NEWS
May 19, 2015 | By Chris Palmer, Inquirer Staff Writer
Mike Mabin Sr. has worked on railroad equipment for four decades. He's never fulfilled an order like the one he received Thursday. Following the crash of Amtrak Train 188, the agency needed two new catenary portal structures at Frankford Junction to get its Northeast Corridor service operational again. The tall steel structures hold the overhead wires above rail lines. Each one requires about 15 tons of metal. Typically, they take at least six weeks to create. Amtrak asked Mabin if his company could build two in three days.
NEWS
May 19, 2015 | By Samantha Melamed and Linda Loyd, Inquirer Staff Writers
The National Transportation Safety Board says the engineer of the doomed Amtrak Train 188 apparently did not radio his dispatchers that his train had been hit by a projectile just before it careened off the tracks at the Frankford curve in Port Richmond. A review of taped conversations by the engineer, Brandon Bostian, to dispatchers shows no mention of anything hitting his train, as one of his assistant conductors has reported. NTSB's Robert Sumwalt, the lead investigator of the fatal derailment, said the Amtrak dispatchers were also interviewed about a possible report of a projectile impact.
NEWS
May 18, 2015 | By Jason Laughlin, Paul Nussbaum, and Dylan Purcell, Inquirer Staff Writers
The Federal Railroad Administration ordered Amtrak on Saturday to immediately install an electronic braking system at the Frankford curve that - if it had been in place last week - likely would have prevented the train derailment that killed eight people and injured more than 200. Amtrak officials said the system would be in place by the time the damaged line is reopened, perhaps as early as Tuesday, and "most certainly will be safer. " Service between Philadelphia and New York remains suspended through Monday, affecting thousands of commuters.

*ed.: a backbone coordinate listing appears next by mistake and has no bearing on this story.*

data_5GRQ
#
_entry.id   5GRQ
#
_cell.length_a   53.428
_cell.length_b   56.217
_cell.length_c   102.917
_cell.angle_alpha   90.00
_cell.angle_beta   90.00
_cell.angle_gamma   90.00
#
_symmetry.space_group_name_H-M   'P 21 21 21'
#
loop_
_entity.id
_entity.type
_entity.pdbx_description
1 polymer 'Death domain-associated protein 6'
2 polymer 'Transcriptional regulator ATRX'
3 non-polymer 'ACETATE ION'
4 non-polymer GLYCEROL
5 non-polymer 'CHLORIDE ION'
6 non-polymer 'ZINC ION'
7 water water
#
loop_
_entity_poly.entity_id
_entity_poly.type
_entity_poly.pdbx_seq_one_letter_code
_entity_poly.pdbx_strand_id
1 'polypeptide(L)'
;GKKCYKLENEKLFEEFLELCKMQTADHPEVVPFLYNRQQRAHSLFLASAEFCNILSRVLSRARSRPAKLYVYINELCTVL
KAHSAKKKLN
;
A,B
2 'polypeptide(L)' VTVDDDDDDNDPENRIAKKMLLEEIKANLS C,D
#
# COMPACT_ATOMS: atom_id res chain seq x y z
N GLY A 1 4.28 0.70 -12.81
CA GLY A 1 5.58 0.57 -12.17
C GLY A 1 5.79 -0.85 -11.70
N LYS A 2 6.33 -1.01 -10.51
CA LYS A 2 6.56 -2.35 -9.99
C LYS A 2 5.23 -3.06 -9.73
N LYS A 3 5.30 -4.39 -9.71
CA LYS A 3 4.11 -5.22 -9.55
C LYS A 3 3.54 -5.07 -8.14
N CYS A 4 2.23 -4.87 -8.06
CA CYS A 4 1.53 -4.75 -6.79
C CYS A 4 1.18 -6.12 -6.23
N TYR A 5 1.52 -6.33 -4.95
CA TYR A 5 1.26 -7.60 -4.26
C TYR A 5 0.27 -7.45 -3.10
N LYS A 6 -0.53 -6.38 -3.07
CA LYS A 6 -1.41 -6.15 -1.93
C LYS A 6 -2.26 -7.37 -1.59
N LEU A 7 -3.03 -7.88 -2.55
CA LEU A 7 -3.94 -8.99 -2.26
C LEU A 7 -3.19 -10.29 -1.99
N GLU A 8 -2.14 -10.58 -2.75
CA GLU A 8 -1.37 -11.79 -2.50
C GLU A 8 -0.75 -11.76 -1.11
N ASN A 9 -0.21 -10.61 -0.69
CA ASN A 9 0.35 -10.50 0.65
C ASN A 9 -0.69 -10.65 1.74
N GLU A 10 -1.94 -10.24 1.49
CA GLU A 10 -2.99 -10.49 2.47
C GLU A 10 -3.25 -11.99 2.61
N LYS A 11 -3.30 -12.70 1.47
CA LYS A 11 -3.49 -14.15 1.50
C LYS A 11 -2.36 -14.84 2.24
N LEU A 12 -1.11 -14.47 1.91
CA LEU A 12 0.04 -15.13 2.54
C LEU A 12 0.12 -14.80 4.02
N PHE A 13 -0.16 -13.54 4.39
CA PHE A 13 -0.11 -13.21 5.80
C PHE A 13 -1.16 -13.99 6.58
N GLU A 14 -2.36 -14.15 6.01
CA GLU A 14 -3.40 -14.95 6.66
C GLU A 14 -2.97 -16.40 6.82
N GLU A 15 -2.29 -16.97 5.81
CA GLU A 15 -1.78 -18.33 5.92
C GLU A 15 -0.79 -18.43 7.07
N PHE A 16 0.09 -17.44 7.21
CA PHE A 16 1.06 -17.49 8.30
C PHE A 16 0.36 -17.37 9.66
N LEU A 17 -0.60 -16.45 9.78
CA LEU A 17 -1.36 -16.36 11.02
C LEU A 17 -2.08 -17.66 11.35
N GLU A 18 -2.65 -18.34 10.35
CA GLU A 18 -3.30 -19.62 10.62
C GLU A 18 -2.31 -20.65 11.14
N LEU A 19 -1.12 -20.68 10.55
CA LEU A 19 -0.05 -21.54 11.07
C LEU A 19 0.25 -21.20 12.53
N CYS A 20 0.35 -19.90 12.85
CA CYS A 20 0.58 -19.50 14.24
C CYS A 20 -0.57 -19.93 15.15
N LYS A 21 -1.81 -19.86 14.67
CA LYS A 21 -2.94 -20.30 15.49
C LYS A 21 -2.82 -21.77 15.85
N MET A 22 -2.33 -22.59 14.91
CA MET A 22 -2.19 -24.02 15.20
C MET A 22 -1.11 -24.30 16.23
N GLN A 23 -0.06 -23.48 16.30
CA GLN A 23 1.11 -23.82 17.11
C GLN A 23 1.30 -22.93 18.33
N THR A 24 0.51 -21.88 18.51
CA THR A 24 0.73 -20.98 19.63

NEWS
May 18, 2015 | BECKY BATCHA
FOLLOWING A house fire, a hurricane, a catastrophic train wreck, volunteers and staff from the Red Cross materialize - seemingly out of thin air - to help victims back on their feet. "We address all those human needs that restore your dignity to you," says judge Renee Cardwell Hughes, CEO at the American Red Cross of Eastern Pennsylvania. Within hours after Tuesday night's Amtrak derailment, her people had manned two help centers for passengers and their worried families, one at 30th Street Station and another at Webster Elementary on Frankford Avenue.
NEWS
May 16, 2015 | By Michael Vitez, Inquirer Staff Writer
The ER was already busy, close to full - gunshots, car wrecks, strokes - when the "get ready" call came in at 9:45 p.m. By 10:30, they began arriving by police car, ambulance, anything. By midnight, 54 had made it to Temple University Hospital, which treated more passengers from Amtrak's Tuesday night disaster than any other emergency room. The most critical patients were rushed into one of the three trauma bays just inside the ER door. Teams of doctors and nurses were assigned to each bay, responsible for stabilizing patients and moving them through with skill and speed, making room for the next.
« Prev | 1 | 2 | 3 | 4 | 5 | Next »
|
|
|
|
|